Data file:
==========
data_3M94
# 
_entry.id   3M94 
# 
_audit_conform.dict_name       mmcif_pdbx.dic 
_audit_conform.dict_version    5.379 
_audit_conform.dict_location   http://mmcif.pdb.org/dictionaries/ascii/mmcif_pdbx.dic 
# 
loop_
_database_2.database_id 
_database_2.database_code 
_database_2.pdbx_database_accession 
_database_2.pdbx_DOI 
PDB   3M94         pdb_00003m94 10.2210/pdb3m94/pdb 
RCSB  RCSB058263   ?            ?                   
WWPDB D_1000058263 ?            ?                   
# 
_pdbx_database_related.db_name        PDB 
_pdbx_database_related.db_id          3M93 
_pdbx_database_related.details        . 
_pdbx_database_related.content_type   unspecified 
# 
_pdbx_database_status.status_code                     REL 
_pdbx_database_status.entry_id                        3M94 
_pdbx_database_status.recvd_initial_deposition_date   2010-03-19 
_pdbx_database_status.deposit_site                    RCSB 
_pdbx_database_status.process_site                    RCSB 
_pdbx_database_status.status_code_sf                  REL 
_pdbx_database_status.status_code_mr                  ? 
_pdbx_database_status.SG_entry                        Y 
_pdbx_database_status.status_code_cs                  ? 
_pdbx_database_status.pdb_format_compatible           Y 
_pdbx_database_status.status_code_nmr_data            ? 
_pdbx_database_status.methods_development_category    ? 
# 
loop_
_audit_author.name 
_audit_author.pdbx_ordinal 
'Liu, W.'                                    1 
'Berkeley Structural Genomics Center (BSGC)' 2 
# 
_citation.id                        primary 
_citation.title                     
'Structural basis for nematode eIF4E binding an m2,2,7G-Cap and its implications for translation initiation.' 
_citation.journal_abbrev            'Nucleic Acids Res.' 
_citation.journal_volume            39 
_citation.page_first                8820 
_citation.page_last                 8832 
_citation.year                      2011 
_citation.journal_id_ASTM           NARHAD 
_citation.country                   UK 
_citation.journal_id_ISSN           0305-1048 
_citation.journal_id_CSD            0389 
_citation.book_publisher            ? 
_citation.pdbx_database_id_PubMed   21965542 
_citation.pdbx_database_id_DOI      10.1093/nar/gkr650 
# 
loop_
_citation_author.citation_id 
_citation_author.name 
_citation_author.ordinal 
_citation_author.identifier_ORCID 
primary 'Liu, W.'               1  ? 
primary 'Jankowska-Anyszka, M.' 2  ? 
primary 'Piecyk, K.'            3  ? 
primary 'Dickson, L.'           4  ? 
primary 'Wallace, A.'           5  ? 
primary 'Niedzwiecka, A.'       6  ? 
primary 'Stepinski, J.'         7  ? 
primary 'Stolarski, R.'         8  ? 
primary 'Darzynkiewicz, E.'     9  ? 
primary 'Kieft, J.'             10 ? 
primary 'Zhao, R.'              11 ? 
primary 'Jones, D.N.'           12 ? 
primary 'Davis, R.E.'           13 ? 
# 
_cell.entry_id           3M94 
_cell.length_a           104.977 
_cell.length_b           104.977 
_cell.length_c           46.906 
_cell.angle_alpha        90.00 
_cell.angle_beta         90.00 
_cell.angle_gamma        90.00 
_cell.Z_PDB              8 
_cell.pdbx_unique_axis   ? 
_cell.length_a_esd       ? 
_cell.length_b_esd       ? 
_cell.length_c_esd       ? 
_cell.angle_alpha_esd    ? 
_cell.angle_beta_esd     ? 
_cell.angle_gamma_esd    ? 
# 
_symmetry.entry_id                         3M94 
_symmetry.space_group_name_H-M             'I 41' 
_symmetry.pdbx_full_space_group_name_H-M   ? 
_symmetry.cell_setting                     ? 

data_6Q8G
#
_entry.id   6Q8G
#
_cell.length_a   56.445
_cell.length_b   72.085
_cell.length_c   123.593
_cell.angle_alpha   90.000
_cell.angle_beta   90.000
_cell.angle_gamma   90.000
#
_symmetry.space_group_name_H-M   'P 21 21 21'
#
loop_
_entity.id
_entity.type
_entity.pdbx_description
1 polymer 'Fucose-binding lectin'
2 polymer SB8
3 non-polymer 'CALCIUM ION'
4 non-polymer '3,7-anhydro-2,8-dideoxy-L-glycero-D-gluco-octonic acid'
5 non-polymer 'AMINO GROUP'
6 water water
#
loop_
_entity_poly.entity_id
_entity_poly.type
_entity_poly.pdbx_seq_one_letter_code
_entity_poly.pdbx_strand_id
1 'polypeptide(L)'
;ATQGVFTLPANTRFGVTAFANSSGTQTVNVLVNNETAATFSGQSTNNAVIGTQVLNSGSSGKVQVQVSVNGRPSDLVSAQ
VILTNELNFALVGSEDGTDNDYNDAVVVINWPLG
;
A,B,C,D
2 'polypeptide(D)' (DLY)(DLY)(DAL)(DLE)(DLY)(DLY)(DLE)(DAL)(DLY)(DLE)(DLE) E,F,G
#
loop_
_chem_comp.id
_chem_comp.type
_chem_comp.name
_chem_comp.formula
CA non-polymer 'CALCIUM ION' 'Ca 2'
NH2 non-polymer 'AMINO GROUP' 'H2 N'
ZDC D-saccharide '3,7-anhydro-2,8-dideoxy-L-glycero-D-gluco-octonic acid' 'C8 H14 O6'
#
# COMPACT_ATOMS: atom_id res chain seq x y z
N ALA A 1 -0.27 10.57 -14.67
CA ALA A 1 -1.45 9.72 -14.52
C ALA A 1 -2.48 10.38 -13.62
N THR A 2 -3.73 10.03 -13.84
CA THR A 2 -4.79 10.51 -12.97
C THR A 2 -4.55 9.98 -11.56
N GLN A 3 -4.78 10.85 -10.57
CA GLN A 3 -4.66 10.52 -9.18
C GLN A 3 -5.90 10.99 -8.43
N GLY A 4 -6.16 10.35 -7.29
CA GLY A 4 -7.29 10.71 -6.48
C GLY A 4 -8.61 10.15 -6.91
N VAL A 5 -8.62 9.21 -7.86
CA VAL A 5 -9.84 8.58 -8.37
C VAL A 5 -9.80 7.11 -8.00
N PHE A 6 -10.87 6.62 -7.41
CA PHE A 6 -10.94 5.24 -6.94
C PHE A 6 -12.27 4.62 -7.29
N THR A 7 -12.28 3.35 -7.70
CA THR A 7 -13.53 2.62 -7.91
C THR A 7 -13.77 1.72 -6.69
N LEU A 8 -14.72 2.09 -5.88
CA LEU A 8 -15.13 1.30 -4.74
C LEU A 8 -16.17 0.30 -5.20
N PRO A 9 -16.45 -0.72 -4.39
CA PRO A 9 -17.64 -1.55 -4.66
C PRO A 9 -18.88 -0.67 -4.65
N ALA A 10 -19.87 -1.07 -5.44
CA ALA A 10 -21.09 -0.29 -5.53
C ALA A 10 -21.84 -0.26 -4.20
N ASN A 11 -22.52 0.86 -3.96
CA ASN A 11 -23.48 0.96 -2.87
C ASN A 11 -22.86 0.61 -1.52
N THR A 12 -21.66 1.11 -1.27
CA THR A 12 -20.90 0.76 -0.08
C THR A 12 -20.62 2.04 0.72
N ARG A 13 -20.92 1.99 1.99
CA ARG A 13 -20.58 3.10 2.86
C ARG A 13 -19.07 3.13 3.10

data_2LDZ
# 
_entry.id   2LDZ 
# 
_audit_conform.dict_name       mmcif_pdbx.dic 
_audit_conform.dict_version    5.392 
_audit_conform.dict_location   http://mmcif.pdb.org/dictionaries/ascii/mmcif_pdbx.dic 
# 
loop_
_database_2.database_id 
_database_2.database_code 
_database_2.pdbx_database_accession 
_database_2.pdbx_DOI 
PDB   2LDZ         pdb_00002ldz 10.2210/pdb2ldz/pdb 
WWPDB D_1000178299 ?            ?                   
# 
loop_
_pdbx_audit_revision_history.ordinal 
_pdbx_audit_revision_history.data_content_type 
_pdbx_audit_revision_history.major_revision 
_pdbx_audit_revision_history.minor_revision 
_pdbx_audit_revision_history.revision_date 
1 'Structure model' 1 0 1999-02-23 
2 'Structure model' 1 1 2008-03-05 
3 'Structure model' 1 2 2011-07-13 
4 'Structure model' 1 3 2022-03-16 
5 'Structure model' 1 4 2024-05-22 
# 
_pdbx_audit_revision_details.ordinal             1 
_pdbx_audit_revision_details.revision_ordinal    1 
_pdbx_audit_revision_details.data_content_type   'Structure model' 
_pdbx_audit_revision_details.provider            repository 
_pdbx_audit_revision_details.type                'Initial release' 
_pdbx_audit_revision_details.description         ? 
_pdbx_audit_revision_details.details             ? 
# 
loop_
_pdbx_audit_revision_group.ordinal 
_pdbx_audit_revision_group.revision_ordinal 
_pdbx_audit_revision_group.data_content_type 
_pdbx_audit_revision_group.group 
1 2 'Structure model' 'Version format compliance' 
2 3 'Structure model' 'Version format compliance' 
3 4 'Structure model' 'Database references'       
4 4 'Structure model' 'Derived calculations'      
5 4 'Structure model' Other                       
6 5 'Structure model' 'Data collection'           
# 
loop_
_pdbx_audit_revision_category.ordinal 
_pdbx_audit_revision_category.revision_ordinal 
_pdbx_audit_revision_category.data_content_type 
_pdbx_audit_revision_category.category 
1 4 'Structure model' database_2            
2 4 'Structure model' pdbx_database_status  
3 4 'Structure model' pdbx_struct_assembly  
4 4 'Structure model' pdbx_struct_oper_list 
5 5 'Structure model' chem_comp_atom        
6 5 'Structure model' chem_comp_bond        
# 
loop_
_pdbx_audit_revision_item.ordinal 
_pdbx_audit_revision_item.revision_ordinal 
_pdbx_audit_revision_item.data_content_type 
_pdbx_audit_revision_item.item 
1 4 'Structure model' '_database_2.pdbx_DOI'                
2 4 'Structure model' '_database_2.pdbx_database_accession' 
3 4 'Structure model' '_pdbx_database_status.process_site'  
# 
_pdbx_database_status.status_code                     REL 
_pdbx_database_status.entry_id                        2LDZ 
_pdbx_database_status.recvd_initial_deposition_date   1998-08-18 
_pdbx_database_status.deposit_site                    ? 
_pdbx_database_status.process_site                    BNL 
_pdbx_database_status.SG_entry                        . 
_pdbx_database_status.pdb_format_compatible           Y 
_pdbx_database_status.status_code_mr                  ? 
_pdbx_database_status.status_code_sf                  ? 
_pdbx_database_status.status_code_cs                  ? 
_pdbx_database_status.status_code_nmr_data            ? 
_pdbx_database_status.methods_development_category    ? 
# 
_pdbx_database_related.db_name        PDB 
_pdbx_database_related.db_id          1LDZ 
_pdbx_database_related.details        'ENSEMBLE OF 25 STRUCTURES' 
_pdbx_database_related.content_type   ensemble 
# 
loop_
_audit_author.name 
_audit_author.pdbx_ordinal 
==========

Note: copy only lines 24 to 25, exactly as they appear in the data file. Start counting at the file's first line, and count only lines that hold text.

_pdbx_database_status.entry_id                        3M94 
_pdbx_database_status.recvd_initial_deposition_date   2010-03-19 